Show Posts

This section allows you to view all posts made by this member. Note that you can only see posts made in areas you currently have access to.

Messages - RyanW

Pages: [1]
General Homebrew Discussion / Re: cold side aeration and staling reactions
« on: December 14, 2009, 03:27:10 PM »
Thanks Kai,

I am new to the forum, but am not a new brewer.  This is more of a theoretical discussion than a practical one.  I'm not at all worried about oxygenating before pitching, and agree that it is the easiest way to provide yeast some of the nutrients they need.  This topic came up during a conversation with another brewer over the weekend.  I suspect that aeration at any point in the process is bad for beer, but adding yeast soon after aeration protects it from the oxidation that would otherwise be detrimental. 

General Homebrew Discussion / Re: cold side aeration and staling reactions
« on: December 14, 2009, 02:26:59 PM »
I am not aware of any staling issues with aerating/oxygenation at pitching temps.

I do  not have a specific reference, but if this is true why are we so careful to avoid excess splashing when transferring beer?  Some even advocate transferring under a CO2 blanket to avoid oxidization and staling. 

General Homebrew Discussion / cold side aeration and staling reactions
« on: December 13, 2009, 05:03:12 PM »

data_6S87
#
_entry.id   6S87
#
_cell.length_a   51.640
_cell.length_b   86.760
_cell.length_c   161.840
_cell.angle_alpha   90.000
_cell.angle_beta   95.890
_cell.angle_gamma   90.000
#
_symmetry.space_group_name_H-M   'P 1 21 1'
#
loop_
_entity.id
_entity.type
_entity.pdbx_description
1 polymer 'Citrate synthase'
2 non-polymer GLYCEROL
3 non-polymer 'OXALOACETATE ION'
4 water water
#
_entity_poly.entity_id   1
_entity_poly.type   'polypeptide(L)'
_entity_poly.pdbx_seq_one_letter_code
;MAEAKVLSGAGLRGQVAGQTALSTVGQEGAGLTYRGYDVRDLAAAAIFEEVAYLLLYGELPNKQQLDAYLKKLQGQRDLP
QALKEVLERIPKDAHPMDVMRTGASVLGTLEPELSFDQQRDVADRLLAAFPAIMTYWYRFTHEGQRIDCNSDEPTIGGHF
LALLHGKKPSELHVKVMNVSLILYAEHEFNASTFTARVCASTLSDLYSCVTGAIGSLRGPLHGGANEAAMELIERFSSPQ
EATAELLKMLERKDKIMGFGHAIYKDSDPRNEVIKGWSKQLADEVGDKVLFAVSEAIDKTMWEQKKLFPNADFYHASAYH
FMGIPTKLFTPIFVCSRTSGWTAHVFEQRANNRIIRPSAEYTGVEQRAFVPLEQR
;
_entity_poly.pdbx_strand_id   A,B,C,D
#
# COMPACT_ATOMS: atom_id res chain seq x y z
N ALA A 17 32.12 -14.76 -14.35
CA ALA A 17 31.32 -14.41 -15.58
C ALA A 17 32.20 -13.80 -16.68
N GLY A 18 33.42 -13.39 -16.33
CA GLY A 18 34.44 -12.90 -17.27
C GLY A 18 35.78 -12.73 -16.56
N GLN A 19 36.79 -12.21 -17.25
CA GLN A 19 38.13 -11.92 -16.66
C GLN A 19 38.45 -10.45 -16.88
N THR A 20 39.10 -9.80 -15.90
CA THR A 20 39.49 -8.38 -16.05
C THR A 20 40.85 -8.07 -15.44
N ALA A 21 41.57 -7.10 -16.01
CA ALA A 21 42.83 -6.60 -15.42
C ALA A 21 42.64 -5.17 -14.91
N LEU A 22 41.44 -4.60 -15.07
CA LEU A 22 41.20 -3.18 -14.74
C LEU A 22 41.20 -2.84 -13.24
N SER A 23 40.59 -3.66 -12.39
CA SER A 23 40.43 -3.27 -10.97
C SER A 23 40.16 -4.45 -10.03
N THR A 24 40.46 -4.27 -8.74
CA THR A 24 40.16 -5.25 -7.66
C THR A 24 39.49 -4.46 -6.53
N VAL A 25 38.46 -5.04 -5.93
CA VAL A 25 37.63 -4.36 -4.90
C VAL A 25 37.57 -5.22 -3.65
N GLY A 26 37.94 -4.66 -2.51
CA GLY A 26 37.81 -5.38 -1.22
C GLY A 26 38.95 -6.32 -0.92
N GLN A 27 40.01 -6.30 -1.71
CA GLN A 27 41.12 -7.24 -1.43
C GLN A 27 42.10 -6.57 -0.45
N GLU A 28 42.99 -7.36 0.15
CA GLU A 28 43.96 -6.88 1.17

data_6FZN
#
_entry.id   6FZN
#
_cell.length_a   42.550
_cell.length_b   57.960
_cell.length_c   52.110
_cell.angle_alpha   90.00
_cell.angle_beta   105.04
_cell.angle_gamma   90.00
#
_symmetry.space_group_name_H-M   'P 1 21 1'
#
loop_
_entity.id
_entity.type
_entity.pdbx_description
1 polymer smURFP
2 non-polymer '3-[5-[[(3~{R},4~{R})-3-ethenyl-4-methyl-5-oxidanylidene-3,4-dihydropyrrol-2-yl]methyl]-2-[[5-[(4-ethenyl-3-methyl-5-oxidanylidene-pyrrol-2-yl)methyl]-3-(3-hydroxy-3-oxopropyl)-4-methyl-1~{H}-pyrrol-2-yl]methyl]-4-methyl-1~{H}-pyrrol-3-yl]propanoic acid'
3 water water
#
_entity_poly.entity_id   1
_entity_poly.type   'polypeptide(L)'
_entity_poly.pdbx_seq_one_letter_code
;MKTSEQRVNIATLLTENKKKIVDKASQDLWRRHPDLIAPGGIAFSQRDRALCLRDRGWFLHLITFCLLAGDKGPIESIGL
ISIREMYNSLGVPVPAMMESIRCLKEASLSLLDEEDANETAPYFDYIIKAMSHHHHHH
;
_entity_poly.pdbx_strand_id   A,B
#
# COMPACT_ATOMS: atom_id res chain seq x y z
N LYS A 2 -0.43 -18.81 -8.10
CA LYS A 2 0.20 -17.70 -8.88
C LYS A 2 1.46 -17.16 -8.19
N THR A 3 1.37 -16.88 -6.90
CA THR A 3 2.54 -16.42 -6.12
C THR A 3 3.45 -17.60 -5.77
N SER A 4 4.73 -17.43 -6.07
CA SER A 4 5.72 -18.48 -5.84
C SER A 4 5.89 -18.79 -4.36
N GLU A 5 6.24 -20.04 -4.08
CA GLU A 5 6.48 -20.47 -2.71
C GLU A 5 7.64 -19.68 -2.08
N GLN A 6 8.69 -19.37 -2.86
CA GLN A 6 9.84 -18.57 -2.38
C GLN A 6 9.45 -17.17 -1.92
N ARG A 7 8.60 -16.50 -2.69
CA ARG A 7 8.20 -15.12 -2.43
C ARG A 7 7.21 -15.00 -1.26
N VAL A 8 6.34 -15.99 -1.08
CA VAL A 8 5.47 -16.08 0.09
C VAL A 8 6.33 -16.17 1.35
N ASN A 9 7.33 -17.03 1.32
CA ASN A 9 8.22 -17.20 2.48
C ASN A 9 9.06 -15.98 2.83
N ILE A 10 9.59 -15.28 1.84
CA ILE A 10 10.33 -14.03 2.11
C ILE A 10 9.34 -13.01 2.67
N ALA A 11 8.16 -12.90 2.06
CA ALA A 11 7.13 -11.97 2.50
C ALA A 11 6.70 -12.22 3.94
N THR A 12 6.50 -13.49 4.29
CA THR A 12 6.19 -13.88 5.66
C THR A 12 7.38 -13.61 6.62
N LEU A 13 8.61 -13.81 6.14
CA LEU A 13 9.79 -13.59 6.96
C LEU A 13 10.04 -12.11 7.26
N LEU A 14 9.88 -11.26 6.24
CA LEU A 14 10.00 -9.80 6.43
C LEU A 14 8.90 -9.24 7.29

Could someone explain, or point me to some info on cold side aeration and it's effect on decreased shelf life, or staling reactions?  I'm not 100%, but I suspect that there would be a difference if you take some cool wort, aerate it, then divide it into two containers.  The 1st container is pitched immediately with the appropriate amount of yeast, the other container is pitched several days later, (3-7 days)

In the 1st container the yeast would scavenge all the O2 they need right away, while in the second container the 02 would be free to react with various wort compounds and decrease the shelf life and increase the staling of the finished beer.  This is of course assuming that your sanitization practices are perfect.  I'm not interested in hearing about problems related contamination issues.

Which compounds are responsible for staling/oxidization reactions?
Is my thinking correct?

Pages: [1]